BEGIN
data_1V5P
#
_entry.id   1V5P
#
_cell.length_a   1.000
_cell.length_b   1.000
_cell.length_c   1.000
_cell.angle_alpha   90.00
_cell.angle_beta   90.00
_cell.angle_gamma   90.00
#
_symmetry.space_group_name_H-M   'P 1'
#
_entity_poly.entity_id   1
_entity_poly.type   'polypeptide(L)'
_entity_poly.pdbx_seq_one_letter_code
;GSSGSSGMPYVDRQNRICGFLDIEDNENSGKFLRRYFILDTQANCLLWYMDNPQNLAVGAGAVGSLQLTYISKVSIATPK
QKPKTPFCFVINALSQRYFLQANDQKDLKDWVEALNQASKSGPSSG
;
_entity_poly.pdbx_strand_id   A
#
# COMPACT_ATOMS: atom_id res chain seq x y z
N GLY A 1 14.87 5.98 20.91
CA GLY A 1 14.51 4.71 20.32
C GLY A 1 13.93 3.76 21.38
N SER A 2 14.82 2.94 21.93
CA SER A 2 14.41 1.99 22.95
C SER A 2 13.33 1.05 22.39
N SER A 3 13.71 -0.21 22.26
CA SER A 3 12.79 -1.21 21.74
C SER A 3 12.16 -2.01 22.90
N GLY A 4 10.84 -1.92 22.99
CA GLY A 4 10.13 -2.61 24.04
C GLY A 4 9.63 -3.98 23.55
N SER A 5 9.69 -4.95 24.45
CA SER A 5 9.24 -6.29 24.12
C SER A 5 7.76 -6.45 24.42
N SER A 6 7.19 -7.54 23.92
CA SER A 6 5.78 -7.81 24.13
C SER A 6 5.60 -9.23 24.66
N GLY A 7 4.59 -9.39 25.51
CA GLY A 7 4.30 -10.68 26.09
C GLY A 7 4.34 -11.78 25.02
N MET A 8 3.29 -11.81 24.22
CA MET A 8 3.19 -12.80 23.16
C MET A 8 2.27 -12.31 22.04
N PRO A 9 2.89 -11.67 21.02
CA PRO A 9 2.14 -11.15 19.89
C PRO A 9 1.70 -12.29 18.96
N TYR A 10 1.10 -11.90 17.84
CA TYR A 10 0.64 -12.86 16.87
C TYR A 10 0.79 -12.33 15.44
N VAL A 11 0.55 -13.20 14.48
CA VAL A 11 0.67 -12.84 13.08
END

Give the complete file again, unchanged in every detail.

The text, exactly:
data_1V5P
#
_entry.id   1V5P
#
_cell.length_a   1.000
_cell.length_b   1.000
_cell.length_c   1.000
_cell.angle_alpha   90.00
_cell.angle_beta   90.00
_cell.angle_gamma   90.00
#
_symmetry.space_group_name_H-M   'P 1'
#
_entity_poly.entity_id   1
_entity_poly.type   'polypeptide(L)'
_entity_poly.pdbx_seq_one_letter_code
;GSSGSSGMPYVDRQNRICGFLDIEDNENSGKFLRRYFILDTQANCLLWYMDNPQNLAVGAGAVGSLQLTYISKVSIATPK
QKPKTPFCFVINALSQRYFLQANDQKDLKDWVEALNQASKSGPSSG
;
_entity_poly.pdbx_strand_id   A
#
# COMPACT_ATOMS: atom_id res chain seq x y z
N GLY A 1 14.87 5.98 20.91
CA GLY A 1 14.51 4.71 20.32
C GLY A 1 13.93 3.76 21.38
N SER A 2 14.82 2.94 21.93
CA SER A 2 14.41 1.99 22.95
C SER A 2 13.33 1.05 22.39
N SER A 3 13.71 -0.21 22.26
CA SER A 3 12.79 -1.21 21.74
C SER A 3 12.16 -2.01 22.90
N GLY A 4 10.84 -1.92 22.99
CA GLY A 4 10.13 -2.61 24.04
C GLY A 4 9.63 -3.98 23.55
N SER A 5 9.69 -4.95 24.45
CA SER A 5 9.24 -6.29 24.12
C SER A 5 7.76 -6.45 24.42
N SER A 6 7.19 -7.54 23.92
CA SER A 6 5.78 -7.81 24.13
C SER A 6 5.60 -9.23 24.66
N GLY A 7 4.59 -9.39 25.51
CA GLY A 7 4.30 -10.68 26.09
C GLY A 7 4.34 -11.78 25.02
N MET A 8 3.29 -11.81 24.22
CA MET A 8 3.19 -12.80 23.16
C MET A 8 2.27 -12.31 22.04
N PRO A 9 2.89 -11.67 21.02
CA PRO A 9 2.14 -11.15 19.89
C PRO A 9 1.70 -12.29 18.96
N TYR A 10 1.10 -11.90 17.84
CA TYR A 10 0.64 -12.86 16.87
C TYR A 10 0.79 -12.33 15.44
N VAL A 11 0.55 -13.20 14.48
CA VAL A 11 0.67 -12.84 13.08